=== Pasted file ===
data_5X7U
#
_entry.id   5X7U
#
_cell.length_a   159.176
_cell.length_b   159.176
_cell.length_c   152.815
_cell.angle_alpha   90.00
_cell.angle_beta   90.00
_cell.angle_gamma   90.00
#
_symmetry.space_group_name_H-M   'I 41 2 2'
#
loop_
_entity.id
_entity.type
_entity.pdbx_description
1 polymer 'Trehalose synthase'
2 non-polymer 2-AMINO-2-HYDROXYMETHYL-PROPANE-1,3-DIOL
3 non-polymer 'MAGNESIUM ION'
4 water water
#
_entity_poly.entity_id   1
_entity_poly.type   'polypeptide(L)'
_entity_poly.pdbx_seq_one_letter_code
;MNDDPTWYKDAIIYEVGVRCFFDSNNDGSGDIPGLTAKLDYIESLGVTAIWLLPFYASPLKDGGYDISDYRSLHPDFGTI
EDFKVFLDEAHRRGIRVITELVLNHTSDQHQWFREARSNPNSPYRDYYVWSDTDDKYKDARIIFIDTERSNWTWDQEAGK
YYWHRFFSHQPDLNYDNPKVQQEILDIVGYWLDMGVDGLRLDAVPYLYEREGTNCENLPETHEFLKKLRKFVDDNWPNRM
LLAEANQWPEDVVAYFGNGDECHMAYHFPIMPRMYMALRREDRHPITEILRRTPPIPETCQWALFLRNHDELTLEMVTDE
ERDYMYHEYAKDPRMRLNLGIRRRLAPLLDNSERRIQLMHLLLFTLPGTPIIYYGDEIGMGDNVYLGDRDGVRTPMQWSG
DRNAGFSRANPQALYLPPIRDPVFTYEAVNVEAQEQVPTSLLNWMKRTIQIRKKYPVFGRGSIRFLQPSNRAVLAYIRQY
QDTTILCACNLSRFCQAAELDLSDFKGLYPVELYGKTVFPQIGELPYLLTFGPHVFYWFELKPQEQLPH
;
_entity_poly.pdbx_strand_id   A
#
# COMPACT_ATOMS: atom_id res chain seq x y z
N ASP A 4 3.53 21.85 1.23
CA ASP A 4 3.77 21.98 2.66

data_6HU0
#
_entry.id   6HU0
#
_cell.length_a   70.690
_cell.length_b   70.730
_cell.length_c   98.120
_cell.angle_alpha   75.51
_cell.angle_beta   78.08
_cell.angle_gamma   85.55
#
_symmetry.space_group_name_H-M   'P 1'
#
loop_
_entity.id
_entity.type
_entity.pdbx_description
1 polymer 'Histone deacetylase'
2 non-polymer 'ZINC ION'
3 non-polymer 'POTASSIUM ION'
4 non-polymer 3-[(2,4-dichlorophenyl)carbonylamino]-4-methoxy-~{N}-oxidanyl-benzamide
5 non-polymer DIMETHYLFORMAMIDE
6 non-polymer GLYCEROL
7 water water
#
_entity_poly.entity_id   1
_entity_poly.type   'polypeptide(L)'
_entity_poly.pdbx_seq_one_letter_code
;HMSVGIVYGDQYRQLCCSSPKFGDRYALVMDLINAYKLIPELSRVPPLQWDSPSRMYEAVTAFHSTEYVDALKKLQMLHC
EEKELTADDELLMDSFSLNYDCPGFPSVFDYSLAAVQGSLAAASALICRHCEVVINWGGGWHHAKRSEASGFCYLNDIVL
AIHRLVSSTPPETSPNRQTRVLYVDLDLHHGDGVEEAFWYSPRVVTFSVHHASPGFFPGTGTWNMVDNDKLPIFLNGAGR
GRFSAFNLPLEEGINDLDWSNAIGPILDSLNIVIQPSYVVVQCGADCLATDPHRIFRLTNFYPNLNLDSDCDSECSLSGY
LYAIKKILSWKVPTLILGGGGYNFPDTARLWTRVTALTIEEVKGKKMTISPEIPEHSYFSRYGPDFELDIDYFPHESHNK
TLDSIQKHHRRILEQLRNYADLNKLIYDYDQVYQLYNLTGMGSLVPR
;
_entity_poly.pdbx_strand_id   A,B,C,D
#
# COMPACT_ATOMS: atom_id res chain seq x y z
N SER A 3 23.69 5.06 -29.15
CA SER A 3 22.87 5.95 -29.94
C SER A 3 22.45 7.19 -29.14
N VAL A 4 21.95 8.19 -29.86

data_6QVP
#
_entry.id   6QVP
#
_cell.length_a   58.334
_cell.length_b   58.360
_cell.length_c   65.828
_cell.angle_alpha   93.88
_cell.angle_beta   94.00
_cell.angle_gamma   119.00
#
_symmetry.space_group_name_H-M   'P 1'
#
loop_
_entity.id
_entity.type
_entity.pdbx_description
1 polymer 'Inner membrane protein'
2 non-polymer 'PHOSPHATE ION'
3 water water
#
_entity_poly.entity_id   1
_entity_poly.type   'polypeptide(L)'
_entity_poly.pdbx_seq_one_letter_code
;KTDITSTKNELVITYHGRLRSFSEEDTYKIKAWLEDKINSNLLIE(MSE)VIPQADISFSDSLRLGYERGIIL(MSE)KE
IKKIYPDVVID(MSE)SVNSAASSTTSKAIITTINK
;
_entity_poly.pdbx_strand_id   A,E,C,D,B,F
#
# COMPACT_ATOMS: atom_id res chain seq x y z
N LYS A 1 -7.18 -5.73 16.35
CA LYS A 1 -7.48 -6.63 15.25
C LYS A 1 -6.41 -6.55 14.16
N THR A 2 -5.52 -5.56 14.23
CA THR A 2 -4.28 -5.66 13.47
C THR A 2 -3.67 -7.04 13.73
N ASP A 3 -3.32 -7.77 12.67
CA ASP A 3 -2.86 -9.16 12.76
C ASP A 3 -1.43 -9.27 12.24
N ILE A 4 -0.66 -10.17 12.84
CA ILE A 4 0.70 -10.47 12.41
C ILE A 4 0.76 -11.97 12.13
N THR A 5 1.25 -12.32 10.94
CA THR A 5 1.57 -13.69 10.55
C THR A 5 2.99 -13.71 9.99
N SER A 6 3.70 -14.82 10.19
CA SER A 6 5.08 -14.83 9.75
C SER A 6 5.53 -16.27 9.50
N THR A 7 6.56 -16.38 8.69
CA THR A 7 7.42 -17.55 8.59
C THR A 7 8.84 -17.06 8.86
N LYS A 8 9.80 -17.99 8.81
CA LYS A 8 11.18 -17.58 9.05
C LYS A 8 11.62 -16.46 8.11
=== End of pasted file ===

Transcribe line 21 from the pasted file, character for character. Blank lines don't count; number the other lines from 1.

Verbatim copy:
4 water water